This week I decided to post links to all the stories I have been reading while keeping up with the self-publishing industry. As a self-published author, it is necessary for me to keep up with industry trends so that I might understand the evolving nature of this market. Here are a few I felt were important enough to blog about:
Inc. - Penguin purchased this self-publishing company for $116 million and is getting into the self-publishing game. This shows us how the low cost digital book market is effecting the traditional publishing market when discovering new authors.
2. Nathan Maharaj Audio Interview - Nathan is director of merchandizing at Kobo, Inc. He explains the reasons why 50 Shades of Grey, a book that started out as fan fiction for the Twilight books, is becoming something like the monster that Harry Potter or The Girl With the Dragon Tattoo became. Worth a listen.
3. The Dangers of Chiclitgirls - John Biggs, over at Techcrunch, writes a fantastic expose on the seedy underbelly of self-publishing. Read this story and learn about the dangerous pitfalls of the industry. Great article.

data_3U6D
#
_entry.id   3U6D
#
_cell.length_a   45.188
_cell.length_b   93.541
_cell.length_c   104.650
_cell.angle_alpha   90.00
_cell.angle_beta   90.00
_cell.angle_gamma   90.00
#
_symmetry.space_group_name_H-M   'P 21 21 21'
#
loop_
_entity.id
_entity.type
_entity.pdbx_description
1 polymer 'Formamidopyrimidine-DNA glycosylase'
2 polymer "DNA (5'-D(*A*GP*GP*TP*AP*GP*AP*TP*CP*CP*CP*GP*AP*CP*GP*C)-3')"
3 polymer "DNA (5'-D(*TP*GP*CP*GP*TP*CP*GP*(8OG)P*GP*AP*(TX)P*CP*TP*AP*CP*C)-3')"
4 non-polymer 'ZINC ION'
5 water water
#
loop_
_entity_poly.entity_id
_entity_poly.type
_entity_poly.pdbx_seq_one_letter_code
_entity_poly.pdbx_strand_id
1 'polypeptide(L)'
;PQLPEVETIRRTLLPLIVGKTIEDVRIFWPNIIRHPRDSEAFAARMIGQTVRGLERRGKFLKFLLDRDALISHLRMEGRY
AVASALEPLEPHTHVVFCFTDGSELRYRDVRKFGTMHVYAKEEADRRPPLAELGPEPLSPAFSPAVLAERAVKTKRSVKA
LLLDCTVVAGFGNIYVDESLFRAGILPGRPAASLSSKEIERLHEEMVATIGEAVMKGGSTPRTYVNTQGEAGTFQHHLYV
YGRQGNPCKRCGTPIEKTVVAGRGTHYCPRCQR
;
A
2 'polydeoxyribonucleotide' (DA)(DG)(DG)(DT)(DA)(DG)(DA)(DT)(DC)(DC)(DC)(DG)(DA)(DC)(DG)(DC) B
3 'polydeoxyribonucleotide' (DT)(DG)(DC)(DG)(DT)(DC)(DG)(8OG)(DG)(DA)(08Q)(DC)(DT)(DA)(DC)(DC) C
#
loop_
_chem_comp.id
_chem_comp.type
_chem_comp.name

4. The Department of Justice May Destroy Publishing As We Know It - Of all the stories this week, this one scared me. Read this story carefully and be sure to click on the link for the actual "lawsuit". The accusation of "price fixing" in the industry are simply the birth pangs of the digital book age that will have to be addressed so that all parties can be satisfied with the results.
5. Print Books Are Still In High Demand - It turns out that the print book is not going away (like anyone really thought this) and what that means for the self-publisher is that we need to be sure to publish a print edition for our readers as well as the digital editions. There is still a large market for people who read print editions of books. I announced my new book's digital release for August 1st on Facebook and had several people decline not because they wouldn't buy one, but because they don't have e-readers or that they still like to have a physical book in their hands. Self-publishing authors must release print editions or they will miss a large chunk of people who would read their books.